Wards 10 Best Interiors competition has recognized outstanding automotive interiors for six years. This installment is part of a series of interior deep dives on what made last year’s winners stand out as we test candidates for this year’s competition.
The 2017 10 Best Interiors winners will be announced in mid-April and will be on display at the WardsAuto Interiors Conference May 9 at Detroit’s Cobo Center.
Toyota arguably invented the car-based utility vehicle with its first Corolla-based RAV4 in 1995, and the first premium CUV, the Toyota Camry-based Lexus RX, in 1998. Both offered near-car-like dynamics and fuel efficiency with the added benefits of a taller seating position and more cargo room compared with cars. Both succeeded mightily in the marketplace and helped spark the great global product shift from cars to CUVs.
The RX has led its market segment ever since its debut, despite somewhat less-than-luxury interior fitments. But the aggressively styled all-new-for 2016 RX was designed to raise the bar for CUV interiors, and it does. “Our socks are knocked off,” wrote WardsAuto editor Christie Schweinsberg, “by the cabin’s looks and content relative to its cost.... With the fourth-generation RX, Lexus has stepped up its game, dialing back the wood trim, upping the metal quotient and introducing visually appealing shapes and user-friendly technology.”
Lexus Project Chief Designer Gen Ikeda tells us the all-new cabin’s primary mission is “to create an interior design that is distinctive as RX while remaining consistent to the Lexus brand, and to inherit and evolve the DNA of the RX, which expresses progressive technology through the elegant interior design.”
One objective was creating a space that enables the driver to concentrate on driving, based on the Lexus HMI (Human Machine Interface) concept that separates the display zone and the operational zone.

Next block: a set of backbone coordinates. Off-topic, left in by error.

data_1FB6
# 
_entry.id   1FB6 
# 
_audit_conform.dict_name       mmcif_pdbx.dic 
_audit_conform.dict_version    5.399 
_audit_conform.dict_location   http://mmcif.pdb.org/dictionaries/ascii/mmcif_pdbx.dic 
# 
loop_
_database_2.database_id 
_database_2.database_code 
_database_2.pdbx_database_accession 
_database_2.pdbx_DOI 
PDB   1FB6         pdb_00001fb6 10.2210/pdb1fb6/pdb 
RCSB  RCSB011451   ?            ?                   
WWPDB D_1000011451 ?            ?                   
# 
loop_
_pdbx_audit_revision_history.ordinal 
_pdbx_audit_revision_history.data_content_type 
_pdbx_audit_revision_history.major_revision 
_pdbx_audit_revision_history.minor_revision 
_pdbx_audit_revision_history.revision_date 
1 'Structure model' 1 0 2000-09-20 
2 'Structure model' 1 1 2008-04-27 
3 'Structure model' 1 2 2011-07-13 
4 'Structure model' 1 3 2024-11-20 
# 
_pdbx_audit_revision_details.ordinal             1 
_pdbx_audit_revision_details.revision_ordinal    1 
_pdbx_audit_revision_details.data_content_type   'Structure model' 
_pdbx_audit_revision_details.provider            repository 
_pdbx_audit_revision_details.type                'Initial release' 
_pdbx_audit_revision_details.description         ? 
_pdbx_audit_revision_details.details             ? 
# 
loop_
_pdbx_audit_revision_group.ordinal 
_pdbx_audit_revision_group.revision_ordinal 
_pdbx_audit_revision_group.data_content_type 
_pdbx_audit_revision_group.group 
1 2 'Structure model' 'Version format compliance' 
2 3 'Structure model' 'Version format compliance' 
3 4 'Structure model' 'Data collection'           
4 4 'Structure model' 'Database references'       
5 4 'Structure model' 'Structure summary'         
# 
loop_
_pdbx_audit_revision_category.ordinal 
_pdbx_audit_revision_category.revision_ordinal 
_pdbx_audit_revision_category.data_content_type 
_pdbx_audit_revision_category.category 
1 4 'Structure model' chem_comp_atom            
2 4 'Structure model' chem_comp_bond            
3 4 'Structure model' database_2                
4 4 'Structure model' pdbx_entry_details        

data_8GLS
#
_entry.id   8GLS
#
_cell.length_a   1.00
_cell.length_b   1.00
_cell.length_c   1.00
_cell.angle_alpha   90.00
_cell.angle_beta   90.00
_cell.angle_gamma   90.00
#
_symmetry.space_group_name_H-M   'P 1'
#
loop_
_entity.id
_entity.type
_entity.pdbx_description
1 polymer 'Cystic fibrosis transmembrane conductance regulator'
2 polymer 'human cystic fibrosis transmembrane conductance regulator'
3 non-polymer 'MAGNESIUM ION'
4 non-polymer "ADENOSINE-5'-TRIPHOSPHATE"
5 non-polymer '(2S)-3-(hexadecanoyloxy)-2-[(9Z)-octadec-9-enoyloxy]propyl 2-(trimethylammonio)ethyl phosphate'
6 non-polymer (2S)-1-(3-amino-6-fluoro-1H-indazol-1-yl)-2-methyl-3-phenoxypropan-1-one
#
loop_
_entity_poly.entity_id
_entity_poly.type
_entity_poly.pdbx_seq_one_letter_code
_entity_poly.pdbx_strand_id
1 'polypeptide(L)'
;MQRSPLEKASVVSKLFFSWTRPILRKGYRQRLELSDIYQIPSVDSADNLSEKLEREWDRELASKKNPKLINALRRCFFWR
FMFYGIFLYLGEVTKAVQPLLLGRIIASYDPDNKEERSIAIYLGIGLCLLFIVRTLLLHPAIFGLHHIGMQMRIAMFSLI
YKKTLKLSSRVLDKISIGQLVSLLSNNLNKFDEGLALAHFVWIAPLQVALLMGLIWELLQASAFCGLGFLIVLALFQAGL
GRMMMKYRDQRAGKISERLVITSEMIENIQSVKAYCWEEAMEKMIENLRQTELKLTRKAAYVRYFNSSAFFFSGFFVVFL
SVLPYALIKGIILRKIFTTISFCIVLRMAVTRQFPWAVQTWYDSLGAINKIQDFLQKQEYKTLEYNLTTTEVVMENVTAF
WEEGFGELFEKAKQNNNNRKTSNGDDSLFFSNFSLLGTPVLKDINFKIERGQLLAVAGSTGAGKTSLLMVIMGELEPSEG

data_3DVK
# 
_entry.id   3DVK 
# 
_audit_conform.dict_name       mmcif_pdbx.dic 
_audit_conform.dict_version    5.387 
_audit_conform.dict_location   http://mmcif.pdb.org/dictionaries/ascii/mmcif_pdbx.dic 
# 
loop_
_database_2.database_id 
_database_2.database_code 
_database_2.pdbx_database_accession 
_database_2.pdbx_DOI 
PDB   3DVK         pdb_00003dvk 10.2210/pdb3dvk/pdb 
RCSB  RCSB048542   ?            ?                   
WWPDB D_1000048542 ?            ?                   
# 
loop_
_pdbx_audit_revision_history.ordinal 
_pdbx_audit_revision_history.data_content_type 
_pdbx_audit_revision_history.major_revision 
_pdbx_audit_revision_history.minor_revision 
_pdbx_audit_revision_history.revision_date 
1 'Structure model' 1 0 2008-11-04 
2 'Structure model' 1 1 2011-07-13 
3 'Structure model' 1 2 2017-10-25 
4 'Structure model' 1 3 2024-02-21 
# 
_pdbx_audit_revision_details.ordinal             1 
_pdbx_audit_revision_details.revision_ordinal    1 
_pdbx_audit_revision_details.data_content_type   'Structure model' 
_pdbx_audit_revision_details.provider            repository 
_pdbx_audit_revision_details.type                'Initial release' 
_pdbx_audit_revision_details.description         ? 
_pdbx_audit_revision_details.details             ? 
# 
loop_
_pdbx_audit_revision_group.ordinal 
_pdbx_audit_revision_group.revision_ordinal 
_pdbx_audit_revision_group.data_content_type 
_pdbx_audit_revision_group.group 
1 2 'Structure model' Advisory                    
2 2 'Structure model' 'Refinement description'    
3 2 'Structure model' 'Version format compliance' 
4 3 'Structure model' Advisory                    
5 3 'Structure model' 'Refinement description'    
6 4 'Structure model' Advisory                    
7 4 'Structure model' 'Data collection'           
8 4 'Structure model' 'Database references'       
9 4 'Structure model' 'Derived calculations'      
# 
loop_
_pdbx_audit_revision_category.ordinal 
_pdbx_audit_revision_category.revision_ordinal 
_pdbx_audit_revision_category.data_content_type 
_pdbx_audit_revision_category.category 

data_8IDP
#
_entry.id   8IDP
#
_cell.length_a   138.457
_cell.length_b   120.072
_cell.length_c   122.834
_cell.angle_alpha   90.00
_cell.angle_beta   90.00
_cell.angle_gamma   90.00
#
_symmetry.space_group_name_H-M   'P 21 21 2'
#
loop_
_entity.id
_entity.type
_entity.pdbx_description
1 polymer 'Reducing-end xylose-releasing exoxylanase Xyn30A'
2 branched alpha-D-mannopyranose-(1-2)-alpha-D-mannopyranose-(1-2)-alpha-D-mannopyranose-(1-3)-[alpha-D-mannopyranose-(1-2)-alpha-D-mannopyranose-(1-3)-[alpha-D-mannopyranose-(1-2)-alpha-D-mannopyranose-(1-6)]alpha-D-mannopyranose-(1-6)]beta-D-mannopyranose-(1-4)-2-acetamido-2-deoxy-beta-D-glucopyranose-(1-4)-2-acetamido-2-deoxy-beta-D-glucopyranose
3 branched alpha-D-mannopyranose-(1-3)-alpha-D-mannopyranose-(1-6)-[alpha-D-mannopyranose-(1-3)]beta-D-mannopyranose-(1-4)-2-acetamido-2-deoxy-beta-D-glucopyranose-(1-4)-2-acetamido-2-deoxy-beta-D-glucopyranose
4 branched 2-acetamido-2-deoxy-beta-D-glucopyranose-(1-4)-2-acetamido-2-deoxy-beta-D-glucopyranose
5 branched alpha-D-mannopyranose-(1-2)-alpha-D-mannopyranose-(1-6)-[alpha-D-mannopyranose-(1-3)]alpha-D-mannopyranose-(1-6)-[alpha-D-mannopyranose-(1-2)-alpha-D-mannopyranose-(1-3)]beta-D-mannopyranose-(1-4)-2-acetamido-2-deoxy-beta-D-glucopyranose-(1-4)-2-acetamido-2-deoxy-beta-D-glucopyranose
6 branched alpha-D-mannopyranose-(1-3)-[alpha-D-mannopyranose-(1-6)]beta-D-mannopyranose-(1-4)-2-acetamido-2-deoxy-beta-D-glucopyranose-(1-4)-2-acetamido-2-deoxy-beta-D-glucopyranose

“The horizontal axis of the instrument panel passing through the lower position gives a wide feeling and a sense of openness...and the vertical form from the meter hood to the center cluster separates a driver seat as a cockpit, resulting in a new...interior space with a roomy, yet snug, feeling,” Ikeda says.
Among the cockpit’s most pleasing features are the sweeping lines around its vertical stack, the wide, crystal-clear infotainment screen perched above it and the highly useful HVAC and sound system controls, twin adjustable vents, and eye-catching analog clock within it. Editors were pleased with the two big radio knobs for volume and manual tuning, and also a row of six hard buttons for instant access to infotainment functions.
Mouse-Like Controller a Plus
Contrary to some critics, editors liked Lexus’ computer mouse-like multi-functional controller which they found intuitive and easy to use after a brief learning curve and adjustments to the controller’s sensitivity.
“Say what you want, but I like the mouse,” declared judge Dave Zoia.
The mouse’s arrow precisely latches on to available menu items, unlike previous versions of the system where it was difficult to isolate an on-screen icon. Plus, the sensitivity of the mouse can be adjusted for customer preference.
Material choices and interfaces were judged consistently outstanding.
“We let material and texture show differences in functions by using solid textures with solid shapes in the functional areas such as the center console and an ornament attached to air-conditioning registers, and soft materials in areas that are touched by the occupants,” Ikeda says.
And there are a couple of firsts, including laser-cut wood. “It combines the radiance (luster) of metal and the texture of real wood, made possible by progressive technology and the handwork of Takumi craftsmanship,” Ikeda says. “The stitch lines on the seat backs, which sharply cross curved lines, were enabled by a digitally controlled sewing machine.”
Ikeda says his team is most proud of the way it achieved an expression of functional design in an elegant way.
“The longitudinal design motif that connects the center console and the meter hood, for example, visually expresses movement from the display zone to the operation zone, realizing a space that enables the driver to concentrate on driving.”
One challenge, as always, was keeping costs under control. To accommodate a wide variety of available colors and trims, for example, “we employed technology that can cast various-color instrument panels by using just one tool (fixture).” For the next-generation RX, Ikeda says, “We can evolve the interior’s progressiveness by utilizing the latest HMI technology.”